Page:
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Legal case

Ex turpi causa — Supreme Court decision

A reminder about the considerations the court will apply when dealing with a defence of ex turpi causa

Elica Henderson (A protected party, by her Litigation Friend, The Official Solicitor) (Appellant) v Dorset Healthcare University NHS Foundation Trust (Respondent) [2020] UKSC 43

Executive Summary

The Supreme Court has held, in dismissing the appellant’s appeal and upholding the respondent’s defence of ex turpi causa, that damages for loss of liberty whilst hospitalised cannot be recovered as the losses resulted from a criminal court’s sentence. The appellant was also barred from recovering damages for post-traumatic stress disorder as that condition was a consequence of the unlawful killing of the appellant’s mother.

The facts

The appellant, who was suffering from paranoid schizophrenia or schizoaffective disorder, stabbed her mother to death during a psychotic episode. The appellant had pleaded guilty to manslaughter by reason of diminished responsibility and thus was guilty of an unlawful act. It had been common ground between the parties throughout that the act would not have occurred but for the respondent’s breach of duty in failing to respond to the appellant’s deteriorating mental health.

Based on the conclusions of an independent investigation, the appellant subsequently brought a civil claim for losses arising from her detention, damages for her post-traumatic stress disorder consequent on the killing of her mother and the loss of gains from her late mother’s Will. The issue was whether, the respondent, having admitted liability for the appellant’s mental health treatment, should be liable for the losses claimed or whether the public policy doctrine of illegality precluded her from succeeding in those claims and recovering damages arising out of her own unlawful acts.

The appellant, having had her claim dismissed at first instance, and that decision being upheld by the Court of Appeal, was granted permission to appeal to the Supreme Court.

Supreme Court

The Supreme Court had to determine:

  • Whether the decision in Gray v Thames Trains Ltd [2009] UKHL 33 (“Gray”) could be distinguished; and
  • If not, whether the court should depart from Gray in light of the decision in Patel v Mirza [2016] UKSC 42 (“Patel”).

The defence pleaded ex turpi causa based on the appellant’s claim for damages arising from firstly, the sentence imposed by the criminal courts and, secondly, her criminal act of manslaughter.

In relation to the first consideration, the appellant had argued that Gray could be distinguished, as in that case, Gray had been found responsible for his unlawful act by the criminal courts. In the material case the criminal court had found there was no suggestion that the appellant could bear a significant responsibility for her criminal act. The Supreme Court rejected this argument because the crucial consideration in Gray was that the claimant had been found criminally responsible for his conduct, not the degree of personal responsibility which that reflected.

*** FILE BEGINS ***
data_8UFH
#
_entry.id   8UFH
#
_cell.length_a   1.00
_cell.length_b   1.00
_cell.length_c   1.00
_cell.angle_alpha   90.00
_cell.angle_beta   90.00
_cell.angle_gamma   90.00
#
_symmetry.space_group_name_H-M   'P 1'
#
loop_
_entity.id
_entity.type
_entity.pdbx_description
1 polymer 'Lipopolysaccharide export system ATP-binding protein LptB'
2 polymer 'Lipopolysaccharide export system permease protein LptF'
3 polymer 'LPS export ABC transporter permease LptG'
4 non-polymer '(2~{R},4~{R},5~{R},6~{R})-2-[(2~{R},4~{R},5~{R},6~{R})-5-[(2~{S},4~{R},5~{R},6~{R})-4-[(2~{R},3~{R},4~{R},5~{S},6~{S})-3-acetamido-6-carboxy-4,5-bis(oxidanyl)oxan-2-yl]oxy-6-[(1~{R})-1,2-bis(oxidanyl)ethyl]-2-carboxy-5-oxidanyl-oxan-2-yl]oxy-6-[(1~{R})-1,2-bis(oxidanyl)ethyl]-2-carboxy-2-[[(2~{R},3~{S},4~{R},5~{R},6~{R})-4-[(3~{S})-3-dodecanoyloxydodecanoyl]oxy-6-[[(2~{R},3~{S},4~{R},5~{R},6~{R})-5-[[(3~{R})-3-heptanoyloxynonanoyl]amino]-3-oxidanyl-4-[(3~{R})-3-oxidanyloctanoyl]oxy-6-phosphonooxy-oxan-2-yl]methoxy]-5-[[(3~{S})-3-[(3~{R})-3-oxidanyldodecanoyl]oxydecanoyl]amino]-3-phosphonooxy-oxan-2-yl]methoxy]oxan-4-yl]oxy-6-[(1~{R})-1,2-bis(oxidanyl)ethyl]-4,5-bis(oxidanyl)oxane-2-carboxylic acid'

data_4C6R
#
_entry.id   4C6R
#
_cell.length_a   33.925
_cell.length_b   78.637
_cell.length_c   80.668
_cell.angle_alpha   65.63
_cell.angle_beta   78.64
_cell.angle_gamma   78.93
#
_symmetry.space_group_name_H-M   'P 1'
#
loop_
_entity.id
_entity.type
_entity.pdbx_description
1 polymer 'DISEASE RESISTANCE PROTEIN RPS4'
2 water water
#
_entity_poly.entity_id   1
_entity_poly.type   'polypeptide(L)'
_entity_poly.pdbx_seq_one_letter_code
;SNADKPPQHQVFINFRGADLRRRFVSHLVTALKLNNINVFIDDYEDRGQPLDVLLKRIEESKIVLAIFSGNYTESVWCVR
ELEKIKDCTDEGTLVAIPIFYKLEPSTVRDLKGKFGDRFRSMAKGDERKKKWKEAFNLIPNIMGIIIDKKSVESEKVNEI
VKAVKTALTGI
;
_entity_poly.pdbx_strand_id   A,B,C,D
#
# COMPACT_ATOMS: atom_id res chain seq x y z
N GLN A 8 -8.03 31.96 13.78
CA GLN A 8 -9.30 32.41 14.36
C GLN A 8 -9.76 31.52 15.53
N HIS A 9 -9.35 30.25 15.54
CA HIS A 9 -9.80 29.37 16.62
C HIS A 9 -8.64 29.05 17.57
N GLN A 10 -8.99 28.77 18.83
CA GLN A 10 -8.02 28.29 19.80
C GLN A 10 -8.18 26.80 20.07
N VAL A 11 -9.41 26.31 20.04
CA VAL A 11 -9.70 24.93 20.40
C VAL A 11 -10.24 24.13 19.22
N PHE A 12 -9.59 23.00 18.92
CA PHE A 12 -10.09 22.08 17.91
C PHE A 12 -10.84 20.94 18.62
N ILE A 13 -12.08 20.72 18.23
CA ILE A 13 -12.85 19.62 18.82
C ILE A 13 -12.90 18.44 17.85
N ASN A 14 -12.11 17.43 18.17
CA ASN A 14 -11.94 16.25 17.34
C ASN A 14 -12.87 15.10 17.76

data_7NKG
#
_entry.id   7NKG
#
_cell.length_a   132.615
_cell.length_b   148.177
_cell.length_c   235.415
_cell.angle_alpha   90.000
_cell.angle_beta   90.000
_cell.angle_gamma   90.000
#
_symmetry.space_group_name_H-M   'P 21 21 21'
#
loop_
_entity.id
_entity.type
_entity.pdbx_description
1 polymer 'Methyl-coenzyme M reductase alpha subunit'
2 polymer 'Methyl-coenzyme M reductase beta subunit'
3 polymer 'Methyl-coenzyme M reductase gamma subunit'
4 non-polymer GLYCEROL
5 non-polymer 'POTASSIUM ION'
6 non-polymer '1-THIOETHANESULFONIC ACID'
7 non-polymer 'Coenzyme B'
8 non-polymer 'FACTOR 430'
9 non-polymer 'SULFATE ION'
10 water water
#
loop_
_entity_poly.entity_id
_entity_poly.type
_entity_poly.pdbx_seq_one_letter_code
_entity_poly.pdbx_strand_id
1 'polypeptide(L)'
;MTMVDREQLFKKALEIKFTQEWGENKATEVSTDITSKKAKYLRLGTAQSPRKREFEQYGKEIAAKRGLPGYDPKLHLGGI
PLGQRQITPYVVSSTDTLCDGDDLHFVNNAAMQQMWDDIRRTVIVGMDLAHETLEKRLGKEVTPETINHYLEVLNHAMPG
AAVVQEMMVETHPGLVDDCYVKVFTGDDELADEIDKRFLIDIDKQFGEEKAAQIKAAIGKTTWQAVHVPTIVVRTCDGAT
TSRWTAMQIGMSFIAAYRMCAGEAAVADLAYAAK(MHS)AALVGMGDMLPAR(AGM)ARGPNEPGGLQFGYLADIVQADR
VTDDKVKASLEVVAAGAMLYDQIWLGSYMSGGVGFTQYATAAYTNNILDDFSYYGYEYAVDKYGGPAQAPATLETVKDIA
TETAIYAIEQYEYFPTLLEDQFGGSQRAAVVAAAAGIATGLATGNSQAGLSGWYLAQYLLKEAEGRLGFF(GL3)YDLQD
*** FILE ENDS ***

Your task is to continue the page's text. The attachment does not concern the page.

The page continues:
As to the second issue, in Patel the court held that the correct approach to a defence of illegality was to balance public policy considerations. The underlying policy question was, whether to allow recovery for something which is illegal would produce inconsistency and disharmony in the law and so cause damage to the integrity of the legal system. This was to be assessed by considering a trio of factors: -

  • the underlying purpose of the illegality in question, and whether that purpose would be enhanced by denying the claim; and
  • any other relevant public policy on which denying the claim may have an impact; and
  • whether denying the claim would be a proportionate response to the illegality.

Considering all of the above, the Supreme Court held, in dismissing the appeal, that the trio of considerations approach in Patel did not lead to a different outcome in this case and, as such, Gray was affirmed by the Supreme Court as being Patel compliant and should be applied and followed in similar cases.


This case, whilst no doubt a relief for defendants, serves as a reminder about the considerations the court will apply when dealing with a defence of ex turpi causa. It has been a long-established principle that damages in the civil courts ought not to be recovered as a consequence of a criminal act. As the Supreme Court stated in their judgment:

 “Although a claimant in Ms. Henderson’s position may be deterred from unlawful killing by being deprived of a civil right to compensation, there may well be a broader deterrent effect in a clear rule that unlawful killing never pays. Any such effect is important given the fundamental importance of the right to life”.

This decision not only prevents the opening of the floodgates for similar claims but will, no doubt, be welcomed by insurers and the NHS alike.